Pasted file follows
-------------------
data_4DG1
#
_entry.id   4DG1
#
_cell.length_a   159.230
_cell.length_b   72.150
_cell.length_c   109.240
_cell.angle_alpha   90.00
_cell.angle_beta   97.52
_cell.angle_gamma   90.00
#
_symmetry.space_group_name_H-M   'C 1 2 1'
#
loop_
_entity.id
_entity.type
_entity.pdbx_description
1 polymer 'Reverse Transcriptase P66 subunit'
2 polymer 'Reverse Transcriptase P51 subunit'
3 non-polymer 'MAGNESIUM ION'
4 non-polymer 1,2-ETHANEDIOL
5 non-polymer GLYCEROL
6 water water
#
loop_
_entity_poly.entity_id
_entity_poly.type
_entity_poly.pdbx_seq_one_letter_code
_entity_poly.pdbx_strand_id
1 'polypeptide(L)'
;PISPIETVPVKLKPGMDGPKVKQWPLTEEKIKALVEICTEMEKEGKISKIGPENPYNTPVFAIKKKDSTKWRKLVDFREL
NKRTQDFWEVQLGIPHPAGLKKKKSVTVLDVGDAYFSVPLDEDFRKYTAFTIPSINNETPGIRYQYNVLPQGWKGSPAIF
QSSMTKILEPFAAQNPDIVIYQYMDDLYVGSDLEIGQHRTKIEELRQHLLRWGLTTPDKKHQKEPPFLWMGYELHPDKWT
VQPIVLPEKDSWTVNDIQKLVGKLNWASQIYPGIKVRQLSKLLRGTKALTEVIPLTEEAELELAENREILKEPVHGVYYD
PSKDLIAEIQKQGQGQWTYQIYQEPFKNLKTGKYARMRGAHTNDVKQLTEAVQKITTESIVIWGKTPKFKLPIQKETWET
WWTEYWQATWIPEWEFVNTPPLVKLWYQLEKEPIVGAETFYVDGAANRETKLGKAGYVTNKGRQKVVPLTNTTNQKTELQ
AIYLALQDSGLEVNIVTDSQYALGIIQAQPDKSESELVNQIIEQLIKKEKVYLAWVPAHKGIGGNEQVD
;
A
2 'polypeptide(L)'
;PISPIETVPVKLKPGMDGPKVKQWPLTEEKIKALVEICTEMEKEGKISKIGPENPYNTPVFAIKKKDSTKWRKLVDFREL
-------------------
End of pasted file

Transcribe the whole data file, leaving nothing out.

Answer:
data_4DG1
#
_entry.id   4DG1
#
_cell.length_a   159.230
_cell.length_b   72.150
_cell.length_c   109.240
_cell.angle_alpha   90.00
_cell.angle_beta   97.52
_cell.angle_gamma   90.00
#
_symmetry.space_group_name_H-M   'C 1 2 1'
#
loop_
_entity.id
_entity.type
_entity.pdbx_description
1 polymer 'Reverse Transcriptase P66 subunit'
2 polymer 'Reverse Transcriptase P51 subunit'
3 non-polymer 'MAGNESIUM ION'
4 non-polymer 1,2-ETHANEDIOL
5 non-polymer GLYCEROL
6 water water
#
loop_
_entity_poly.entity_id
_entity_poly.type
_entity_poly.pdbx_seq_one_letter_code
_entity_poly.pdbx_strand_id
1 'polypeptide(L)'
;PISPIETVPVKLKPGMDGPKVKQWPLTEEKIKALVEICTEMEKEGKISKIGPENPYNTPVFAIKKKDSTKWRKLVDFREL
NKRTQDFWEVQLGIPHPAGLKKKKSVTVLDVGDAYFSVPLDEDFRKYTAFTIPSINNETPGIRYQYNVLPQGWKGSPAIF
QSSMTKILEPFAAQNPDIVIYQYMDDLYVGSDLEIGQHRTKIEELRQHLLRWGLTTPDKKHQKEPPFLWMGYELHPDKWT
VQPIVLPEKDSWTVNDIQKLVGKLNWASQIYPGIKVRQLSKLLRGTKALTEVIPLTEEAELELAENREILKEPVHGVYYD
PSKDLIAEIQKQGQGQWTYQIYQEPFKNLKTGKYARMRGAHTNDVKQLTEAVQKITTESIVIWGKTPKFKLPIQKETWET
WWTEYWQATWIPEWEFVNTPPLVKLWYQLEKEPIVGAETFYVDGAANRETKLGKAGYVTNKGRQKVVPLTNTTNQKTELQ
AIYLALQDSGLEVNIVTDSQYALGIIQAQPDKSESELVNQIIEQLIKKEKVYLAWVPAHKGIGGNEQVD
;
A
2 'polypeptide(L)'
;PISPIETVPVKLKPGMDGPKVKQWPLTEEKIKALVEICTEMEKEGKISKIGPENPYNTPVFAIKKKDSTKWRKLVDFREL